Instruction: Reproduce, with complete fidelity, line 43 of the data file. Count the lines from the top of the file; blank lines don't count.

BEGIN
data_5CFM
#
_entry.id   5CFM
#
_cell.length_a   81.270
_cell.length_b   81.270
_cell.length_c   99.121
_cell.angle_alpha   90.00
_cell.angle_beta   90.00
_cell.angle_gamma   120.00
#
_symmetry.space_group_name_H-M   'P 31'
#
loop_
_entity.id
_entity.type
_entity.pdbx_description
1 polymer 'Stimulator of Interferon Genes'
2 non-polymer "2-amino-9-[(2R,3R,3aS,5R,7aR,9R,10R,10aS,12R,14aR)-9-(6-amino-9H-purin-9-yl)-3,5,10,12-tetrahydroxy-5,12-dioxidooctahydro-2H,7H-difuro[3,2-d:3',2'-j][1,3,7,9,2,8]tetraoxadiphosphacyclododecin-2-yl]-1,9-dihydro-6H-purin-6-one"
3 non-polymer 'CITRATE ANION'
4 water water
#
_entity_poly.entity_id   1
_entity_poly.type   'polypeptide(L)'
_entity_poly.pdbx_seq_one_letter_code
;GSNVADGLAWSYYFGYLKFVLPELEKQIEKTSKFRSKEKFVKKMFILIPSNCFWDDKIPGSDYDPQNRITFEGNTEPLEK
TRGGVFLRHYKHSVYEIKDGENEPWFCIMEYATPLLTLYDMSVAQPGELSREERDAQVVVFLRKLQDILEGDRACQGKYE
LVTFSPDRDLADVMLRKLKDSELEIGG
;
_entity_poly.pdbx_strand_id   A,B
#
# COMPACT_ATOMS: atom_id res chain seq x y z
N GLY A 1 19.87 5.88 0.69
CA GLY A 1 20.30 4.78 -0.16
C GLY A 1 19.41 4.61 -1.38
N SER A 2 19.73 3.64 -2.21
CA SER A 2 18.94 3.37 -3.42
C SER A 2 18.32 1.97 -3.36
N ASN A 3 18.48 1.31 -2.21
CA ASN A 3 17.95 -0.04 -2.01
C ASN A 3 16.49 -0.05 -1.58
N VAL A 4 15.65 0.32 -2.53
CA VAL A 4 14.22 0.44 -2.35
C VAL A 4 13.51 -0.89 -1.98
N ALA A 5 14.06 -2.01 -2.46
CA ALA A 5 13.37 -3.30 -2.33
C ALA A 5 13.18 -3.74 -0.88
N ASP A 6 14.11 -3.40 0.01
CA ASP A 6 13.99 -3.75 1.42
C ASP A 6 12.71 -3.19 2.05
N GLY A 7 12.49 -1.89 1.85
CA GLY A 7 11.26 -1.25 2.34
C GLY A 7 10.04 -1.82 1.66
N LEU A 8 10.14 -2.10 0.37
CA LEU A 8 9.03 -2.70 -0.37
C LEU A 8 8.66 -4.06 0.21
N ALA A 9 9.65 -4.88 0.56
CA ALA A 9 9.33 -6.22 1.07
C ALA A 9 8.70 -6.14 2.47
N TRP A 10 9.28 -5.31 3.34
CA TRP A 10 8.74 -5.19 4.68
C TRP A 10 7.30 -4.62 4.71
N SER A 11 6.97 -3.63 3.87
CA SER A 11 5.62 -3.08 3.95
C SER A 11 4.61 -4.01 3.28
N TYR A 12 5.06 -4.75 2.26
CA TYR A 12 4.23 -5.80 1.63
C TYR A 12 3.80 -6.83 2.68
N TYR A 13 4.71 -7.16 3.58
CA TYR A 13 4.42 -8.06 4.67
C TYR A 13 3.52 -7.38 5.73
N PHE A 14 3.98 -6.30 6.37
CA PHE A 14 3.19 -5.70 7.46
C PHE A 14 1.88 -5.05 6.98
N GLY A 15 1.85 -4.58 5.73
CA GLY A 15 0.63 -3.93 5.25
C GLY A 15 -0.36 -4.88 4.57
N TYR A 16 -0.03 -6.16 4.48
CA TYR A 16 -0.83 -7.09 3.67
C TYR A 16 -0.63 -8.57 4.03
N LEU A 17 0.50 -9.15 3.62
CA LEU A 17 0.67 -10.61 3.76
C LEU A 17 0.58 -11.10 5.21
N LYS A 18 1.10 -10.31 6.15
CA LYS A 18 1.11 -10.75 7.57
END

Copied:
CA VAL A 4 14.22 0.44 -2.35